For as long as I can remember I’ve based my artwork on the study and interpretation of themes. This has enabled me to come to know my subjects on a deeper level. I enjoy collecting, analyzing and at times, investigating the history of some of my art chosen themes. Not only is it (for me) a fun thing to do, it results in a greater respect for the subjects I draw. I rarely simply interpret a photo. I’m not a fan of duplicating what one sees. What’s the point? The way you both see and feel about a subject should be bound together in the visual statements you create.

Like so many artists, I collect various objects. Stones of various sizes are one of my favourite. On my travels over the past 3 years I’ve come across many beautiful stones, but a good deal have been photographed as they’ve often been in National parks. However, here at Port Macquarie, I’ve steadily built a rather nice collection, mainly beach stones and some of them have been immortalized in coloured pencil.

I have included photos of a selection of some of my stone drawings in coloured pencil over the years. Most of these have been ‘arranged’ either on location or outside my studio. I plan my arrangements, even on location when I feel that there needs to be some changes in the arrangement of objects. I prefer a strong light source as it can result in some interesting shadows.

My other themes include objects floating on, or below the surface of watercourses, the Midlands landscape in Tasmania, the shoreline at the southern end of Lake St. Clair (Tasmania), the life cycle of the Australian Scribbly Gum in Port Macquarie and Coffs Harbour in NSW, the impact of colour in Tropical Far North Queensland, Hyland’s Flat and the Kempton Sugarloaf in Tasmania’s Midlands region, shells, landscape simplification, or ‘cleansing’ as I call it and waterfalls.

Do you collect things? Do you favour certain subjects in your art?

Our everyday lives are strongly influenced by our ‘likes’ and ‘tastes’, it defines who we are. I like to think that I’m a dedicated artist, but one that’s also prone to be obsessed from time to time!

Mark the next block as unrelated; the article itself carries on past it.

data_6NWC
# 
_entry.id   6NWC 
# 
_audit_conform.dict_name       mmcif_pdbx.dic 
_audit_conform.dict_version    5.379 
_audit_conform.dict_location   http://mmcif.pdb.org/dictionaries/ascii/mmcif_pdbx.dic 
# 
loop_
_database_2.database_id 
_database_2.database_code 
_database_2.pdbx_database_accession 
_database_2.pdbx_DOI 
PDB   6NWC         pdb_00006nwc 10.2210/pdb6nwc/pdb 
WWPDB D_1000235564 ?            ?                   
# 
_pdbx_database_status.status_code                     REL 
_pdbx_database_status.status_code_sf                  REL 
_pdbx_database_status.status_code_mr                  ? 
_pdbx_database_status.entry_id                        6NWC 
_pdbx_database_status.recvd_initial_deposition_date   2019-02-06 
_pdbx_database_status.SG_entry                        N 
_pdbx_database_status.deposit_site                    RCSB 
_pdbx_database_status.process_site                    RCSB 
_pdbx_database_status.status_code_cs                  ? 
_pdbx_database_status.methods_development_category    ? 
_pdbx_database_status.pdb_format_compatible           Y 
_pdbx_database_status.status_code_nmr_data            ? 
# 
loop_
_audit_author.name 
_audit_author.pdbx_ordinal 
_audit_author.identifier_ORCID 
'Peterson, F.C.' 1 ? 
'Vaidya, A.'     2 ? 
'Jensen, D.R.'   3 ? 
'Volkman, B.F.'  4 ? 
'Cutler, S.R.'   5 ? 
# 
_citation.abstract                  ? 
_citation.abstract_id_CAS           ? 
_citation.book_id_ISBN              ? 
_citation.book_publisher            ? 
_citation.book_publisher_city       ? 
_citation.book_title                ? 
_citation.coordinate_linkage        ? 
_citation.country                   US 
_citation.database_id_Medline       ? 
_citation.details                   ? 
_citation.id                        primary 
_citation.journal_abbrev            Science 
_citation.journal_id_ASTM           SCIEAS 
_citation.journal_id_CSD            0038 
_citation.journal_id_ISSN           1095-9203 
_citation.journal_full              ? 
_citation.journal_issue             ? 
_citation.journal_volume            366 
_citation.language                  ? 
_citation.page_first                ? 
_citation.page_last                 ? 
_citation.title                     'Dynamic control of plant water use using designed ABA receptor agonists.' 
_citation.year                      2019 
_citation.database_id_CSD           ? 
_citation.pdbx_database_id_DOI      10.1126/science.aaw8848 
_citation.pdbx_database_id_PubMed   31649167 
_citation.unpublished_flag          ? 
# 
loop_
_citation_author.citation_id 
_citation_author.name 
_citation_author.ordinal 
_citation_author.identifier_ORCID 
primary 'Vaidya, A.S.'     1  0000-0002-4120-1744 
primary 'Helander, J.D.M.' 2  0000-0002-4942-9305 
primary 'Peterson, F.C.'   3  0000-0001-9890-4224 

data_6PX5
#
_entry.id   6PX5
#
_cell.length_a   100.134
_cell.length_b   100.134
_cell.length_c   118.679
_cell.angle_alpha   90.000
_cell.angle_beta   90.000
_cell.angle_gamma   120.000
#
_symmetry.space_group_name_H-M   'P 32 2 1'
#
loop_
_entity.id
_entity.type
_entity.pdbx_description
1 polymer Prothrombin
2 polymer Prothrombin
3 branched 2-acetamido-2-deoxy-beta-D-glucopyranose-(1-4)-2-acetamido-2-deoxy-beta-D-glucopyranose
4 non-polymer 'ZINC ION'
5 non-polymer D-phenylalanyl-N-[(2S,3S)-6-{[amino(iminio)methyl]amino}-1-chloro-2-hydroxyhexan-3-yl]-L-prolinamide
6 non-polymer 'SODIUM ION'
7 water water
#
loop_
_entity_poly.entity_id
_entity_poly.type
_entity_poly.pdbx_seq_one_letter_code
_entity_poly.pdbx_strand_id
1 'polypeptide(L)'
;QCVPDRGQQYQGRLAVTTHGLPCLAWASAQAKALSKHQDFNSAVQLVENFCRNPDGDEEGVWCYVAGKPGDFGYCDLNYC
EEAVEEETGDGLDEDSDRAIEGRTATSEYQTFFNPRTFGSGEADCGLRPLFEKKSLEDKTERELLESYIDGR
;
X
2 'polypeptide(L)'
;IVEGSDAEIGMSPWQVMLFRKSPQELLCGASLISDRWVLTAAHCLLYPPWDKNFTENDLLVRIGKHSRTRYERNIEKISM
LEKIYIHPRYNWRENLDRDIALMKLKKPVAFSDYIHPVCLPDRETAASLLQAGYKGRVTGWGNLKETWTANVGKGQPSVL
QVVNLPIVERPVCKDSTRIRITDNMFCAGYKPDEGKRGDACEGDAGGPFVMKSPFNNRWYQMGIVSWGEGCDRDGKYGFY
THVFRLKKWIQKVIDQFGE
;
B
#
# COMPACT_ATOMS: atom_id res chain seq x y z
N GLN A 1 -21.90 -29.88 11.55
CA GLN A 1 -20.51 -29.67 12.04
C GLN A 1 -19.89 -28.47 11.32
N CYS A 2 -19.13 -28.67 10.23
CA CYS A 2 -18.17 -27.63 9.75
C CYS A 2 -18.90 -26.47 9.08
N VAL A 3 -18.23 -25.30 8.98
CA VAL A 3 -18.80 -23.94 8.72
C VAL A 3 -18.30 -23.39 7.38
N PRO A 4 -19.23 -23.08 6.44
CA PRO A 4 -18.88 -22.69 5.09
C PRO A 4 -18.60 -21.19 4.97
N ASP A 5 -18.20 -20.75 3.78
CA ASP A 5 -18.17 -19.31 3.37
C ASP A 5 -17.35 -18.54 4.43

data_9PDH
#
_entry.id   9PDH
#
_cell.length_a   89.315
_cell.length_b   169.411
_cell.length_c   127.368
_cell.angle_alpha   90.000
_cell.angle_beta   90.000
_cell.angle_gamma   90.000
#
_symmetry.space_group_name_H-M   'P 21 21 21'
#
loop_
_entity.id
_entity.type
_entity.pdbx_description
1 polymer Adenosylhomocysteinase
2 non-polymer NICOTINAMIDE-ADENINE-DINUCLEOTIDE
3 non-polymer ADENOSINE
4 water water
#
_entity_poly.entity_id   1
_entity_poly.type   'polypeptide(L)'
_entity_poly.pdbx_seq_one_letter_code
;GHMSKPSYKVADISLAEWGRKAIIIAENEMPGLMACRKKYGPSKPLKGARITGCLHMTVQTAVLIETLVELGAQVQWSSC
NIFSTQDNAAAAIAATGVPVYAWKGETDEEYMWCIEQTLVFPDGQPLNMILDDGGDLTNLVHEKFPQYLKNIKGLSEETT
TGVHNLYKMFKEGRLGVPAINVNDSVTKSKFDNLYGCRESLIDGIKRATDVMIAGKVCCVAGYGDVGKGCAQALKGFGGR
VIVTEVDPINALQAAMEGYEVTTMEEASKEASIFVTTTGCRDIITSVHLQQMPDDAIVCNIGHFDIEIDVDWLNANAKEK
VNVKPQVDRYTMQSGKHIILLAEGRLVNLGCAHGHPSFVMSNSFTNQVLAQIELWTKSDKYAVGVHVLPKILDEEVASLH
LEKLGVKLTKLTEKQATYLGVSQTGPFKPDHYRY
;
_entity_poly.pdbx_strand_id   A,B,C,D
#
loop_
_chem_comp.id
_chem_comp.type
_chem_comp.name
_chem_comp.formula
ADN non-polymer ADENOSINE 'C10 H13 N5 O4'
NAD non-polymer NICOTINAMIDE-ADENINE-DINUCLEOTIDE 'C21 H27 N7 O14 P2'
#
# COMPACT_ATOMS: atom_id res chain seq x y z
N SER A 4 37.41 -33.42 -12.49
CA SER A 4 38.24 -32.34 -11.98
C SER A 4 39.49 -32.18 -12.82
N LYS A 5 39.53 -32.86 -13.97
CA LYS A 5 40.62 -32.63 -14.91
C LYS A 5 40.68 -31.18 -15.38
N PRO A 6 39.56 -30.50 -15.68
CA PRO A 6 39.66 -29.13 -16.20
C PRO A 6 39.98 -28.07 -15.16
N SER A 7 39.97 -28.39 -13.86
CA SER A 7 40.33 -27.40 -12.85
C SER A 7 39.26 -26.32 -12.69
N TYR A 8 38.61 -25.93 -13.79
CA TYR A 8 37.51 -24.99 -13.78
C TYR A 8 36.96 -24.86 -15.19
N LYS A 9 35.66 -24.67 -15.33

About artkleko

artist, art curator, art teacher, art judge, art critic
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  1. ridgecookearts says:

    I didn’t realise we had that in common. I take home a stone or rock or two from our travels if it really speaks to me. I’ve yet to draw them but they do take pride of place in some of my garden features. We carted 3 crates of rocks and stones from Hervey Bay to here. My family thought I was crazy but it was impossible to part with them as they all have a story.

  2. Sticks, stones, shells, seed pods and scraps of fabric that have had a past life. We have been known to have 7 kg of stones in our car by the end of a trip! They definitely make their way into my art but more from a sense of colour, pattern and surface. I make art according to place but, like you, have to have a connection of some sort. Otherwise you might as well have a photo. The interaction of the visual and experiential is what I strive to convey.

  3. LOL, I have an informal rock collection, too. Some are in my “vacation basket” that includes a rock from every major trip I’ve taken (New Zealand, Spain, etc.) and some sit on a little ledge that wraps around the entryway of our house. Each one has something special about it–a color, a vein, a hole, a breakage pattern. I’ve never really thought about drawing them, but maybe I should! I also have a box of “interesting textures”–mosses, bark, feathers, shells, beetles, pine cones.

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